What is Multiple Myeloma?

March is Multiple Myeloma Awareness month and I thought I would use this platform to educate those who may not know about what it is. The man featured in the photo at the top of the page is my father, Martin Powell. He battled this type of cancer for several months until he took his final rest in May of 2009. We don’t really know the origin of how my father ended up with Multiple Myeloma but we do know this.

A very high population of men who fought in Vietnam were exposed to a chemical called “agent orange”. These soldiers developed certain cancers and birth defects in their children at a much higher  rate than their unexposed counterparts.

Throughout the month of March I will be sharing more about my father’s journey with this disease, additional facts and how you can help in this fight.

So what is Multiple Myeloma?

Multiple Myeloma is a hematological (blood) cancer that develops in the plasma cells found in the soft, spongy tissue at the center of your bones, called bone marrow.

Plasma cells are a type of white blood cell responsible for producing antibodies (immunoglobulins) which are critical for maintaining the body’s immune system. Through a complex, multi-step process, healthy plasma cells transform into malignant Myeloma cells.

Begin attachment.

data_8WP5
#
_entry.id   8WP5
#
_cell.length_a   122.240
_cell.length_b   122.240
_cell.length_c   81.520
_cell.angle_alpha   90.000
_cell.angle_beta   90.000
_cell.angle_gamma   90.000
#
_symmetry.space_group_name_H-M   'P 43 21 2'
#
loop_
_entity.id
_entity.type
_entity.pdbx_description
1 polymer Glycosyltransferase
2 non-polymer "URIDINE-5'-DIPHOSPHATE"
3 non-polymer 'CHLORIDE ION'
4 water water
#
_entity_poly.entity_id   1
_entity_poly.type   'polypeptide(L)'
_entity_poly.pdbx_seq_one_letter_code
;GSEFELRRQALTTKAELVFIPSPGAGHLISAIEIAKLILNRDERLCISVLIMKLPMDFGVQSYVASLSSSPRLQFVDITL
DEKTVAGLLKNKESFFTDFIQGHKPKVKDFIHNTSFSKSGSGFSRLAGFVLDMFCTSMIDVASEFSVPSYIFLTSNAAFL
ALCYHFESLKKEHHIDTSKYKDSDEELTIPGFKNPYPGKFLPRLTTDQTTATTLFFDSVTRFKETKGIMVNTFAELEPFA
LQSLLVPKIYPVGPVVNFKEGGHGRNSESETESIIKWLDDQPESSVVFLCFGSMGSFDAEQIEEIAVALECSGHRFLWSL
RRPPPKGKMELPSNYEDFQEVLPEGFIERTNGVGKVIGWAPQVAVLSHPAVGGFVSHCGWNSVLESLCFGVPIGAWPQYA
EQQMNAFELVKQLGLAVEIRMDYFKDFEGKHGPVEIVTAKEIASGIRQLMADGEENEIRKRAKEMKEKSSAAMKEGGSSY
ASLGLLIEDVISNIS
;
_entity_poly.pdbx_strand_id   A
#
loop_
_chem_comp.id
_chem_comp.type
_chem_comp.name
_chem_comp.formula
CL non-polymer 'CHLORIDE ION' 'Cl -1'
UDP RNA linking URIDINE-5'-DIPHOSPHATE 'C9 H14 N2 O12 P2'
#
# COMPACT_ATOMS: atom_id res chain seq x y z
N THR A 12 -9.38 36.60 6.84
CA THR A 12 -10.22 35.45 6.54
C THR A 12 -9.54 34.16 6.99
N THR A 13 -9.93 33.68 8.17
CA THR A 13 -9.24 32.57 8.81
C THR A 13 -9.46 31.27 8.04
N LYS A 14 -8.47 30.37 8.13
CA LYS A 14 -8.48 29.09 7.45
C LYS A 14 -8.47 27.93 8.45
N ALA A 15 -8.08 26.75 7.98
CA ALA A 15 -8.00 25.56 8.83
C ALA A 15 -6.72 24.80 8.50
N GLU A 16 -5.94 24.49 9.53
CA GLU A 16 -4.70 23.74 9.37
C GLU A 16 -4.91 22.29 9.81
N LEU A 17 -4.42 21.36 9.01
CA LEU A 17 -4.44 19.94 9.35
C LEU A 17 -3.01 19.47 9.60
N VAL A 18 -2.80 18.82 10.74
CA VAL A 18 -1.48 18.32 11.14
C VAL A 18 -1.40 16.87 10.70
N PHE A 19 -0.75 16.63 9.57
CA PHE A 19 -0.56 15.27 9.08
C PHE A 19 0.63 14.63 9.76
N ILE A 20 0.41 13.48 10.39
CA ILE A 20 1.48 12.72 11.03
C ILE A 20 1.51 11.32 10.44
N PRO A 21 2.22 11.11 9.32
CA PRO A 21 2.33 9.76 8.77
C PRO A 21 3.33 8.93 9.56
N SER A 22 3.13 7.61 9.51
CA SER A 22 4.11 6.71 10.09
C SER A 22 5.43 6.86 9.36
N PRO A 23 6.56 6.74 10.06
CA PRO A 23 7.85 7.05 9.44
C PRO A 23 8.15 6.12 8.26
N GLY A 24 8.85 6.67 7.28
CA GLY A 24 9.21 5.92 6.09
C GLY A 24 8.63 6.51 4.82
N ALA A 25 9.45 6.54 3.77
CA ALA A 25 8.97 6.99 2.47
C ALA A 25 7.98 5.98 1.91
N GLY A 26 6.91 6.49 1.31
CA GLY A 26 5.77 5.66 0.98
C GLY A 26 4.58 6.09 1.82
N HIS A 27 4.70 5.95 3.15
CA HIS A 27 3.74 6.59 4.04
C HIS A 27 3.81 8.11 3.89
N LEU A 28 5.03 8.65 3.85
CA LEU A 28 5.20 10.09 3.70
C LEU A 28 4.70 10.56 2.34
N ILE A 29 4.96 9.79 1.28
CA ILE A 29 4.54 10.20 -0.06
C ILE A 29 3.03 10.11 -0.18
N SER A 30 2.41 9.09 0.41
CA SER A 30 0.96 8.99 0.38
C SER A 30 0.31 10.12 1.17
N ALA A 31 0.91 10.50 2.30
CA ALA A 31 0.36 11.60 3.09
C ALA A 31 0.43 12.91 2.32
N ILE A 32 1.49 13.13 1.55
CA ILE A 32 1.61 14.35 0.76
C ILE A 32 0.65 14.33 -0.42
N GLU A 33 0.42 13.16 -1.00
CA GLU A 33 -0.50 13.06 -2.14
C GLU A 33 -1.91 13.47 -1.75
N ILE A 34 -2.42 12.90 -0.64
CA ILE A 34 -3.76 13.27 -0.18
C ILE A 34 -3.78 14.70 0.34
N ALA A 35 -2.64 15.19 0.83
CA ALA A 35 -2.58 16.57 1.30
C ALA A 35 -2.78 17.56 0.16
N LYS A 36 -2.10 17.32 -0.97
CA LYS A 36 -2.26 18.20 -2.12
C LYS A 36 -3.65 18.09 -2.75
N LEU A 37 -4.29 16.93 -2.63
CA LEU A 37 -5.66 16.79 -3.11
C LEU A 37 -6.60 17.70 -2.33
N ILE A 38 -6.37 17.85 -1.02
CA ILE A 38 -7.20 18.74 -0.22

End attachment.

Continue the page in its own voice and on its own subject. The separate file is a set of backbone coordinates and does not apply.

(source: Multiple Myeloma research foundation)

Myeloma cells result in the production of abnormal antibodies, or M proteins. A high level of M protein in the blood is the hallmark characteristic of multiple myeloma. Additionally, all myeloma cells are identical to each other and produce large quantities of the same specific M protein (for example, IgG or IgA). The M proteins offer no benefit to the body, and as the amount of M protein increases, it crowds out normally functioning immunoglobulins. This ultimately causes multiple myeloma symptoms such as bone damage or kidney problems.

More on MM.
Make sure to connect with us on social media platforms. We are planning more blog posts for the month as well as a podcast but we need you to share, re-share, and retweet our projects to help us raise awareness.


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